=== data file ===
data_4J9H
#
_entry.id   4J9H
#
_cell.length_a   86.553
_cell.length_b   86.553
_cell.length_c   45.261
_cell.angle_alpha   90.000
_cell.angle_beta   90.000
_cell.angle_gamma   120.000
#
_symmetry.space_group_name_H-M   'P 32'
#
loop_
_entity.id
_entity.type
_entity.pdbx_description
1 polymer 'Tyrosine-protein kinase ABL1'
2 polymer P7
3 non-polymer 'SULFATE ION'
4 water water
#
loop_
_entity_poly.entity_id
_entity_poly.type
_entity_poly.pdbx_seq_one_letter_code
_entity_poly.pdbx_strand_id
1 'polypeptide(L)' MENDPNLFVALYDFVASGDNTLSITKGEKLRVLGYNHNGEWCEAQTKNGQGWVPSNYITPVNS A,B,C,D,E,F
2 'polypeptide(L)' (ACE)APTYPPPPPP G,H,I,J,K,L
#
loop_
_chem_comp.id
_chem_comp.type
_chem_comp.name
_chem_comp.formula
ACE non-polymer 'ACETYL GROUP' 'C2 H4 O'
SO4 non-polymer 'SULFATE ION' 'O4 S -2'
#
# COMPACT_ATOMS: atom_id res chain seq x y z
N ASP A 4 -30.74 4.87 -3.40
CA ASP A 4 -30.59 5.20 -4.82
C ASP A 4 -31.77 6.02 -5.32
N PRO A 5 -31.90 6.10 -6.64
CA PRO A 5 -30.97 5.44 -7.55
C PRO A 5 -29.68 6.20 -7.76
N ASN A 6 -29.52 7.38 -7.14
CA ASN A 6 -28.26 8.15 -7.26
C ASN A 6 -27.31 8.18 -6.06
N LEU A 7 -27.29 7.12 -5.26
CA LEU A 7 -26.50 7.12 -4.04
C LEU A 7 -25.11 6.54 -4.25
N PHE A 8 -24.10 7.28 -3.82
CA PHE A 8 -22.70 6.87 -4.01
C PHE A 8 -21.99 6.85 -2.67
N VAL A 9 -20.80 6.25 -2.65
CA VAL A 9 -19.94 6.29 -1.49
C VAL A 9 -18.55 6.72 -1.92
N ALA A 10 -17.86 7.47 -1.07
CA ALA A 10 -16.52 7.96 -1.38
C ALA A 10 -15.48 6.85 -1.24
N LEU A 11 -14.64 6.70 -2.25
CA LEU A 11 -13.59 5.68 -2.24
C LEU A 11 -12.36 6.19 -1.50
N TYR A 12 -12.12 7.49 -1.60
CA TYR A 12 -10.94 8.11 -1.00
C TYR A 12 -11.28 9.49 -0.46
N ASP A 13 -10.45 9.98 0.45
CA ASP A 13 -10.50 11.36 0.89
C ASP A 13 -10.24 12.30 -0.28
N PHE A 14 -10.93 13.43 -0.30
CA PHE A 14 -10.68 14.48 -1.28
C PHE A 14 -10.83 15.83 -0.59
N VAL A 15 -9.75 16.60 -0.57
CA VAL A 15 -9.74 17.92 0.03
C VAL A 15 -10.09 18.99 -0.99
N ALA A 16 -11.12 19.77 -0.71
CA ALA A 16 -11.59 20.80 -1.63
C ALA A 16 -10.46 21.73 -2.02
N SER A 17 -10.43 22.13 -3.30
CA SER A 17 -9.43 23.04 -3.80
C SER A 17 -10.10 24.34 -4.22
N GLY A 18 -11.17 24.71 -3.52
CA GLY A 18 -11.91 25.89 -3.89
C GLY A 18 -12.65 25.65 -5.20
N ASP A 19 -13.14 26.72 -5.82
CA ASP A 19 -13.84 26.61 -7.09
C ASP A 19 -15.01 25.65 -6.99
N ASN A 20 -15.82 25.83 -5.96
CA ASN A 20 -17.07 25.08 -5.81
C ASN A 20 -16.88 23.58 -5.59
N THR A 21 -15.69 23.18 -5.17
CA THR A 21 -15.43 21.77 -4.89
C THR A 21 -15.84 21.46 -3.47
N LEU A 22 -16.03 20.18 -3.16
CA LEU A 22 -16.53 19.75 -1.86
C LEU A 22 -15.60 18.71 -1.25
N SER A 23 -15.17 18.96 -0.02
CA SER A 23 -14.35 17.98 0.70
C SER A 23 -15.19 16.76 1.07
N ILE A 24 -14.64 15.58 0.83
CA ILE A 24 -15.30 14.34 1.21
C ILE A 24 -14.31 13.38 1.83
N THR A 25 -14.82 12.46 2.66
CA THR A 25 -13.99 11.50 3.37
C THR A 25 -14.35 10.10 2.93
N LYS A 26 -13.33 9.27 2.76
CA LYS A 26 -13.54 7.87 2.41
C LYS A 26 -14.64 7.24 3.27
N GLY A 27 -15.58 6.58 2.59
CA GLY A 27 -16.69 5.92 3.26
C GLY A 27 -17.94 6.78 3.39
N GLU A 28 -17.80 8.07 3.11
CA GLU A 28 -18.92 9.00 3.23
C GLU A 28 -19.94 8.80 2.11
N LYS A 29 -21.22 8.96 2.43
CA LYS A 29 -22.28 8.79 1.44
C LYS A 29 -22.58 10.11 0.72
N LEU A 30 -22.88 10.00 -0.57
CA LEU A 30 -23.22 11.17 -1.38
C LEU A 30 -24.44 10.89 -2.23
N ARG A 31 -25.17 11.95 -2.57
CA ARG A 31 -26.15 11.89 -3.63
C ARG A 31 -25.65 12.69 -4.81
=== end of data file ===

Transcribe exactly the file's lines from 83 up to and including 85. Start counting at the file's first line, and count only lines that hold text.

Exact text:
CA GLY A 18 -11.91 25.89 -3.89
C GLY A 18 -12.65 25.65 -5.20
N ASP A 19 -13.14 26.72 -5.82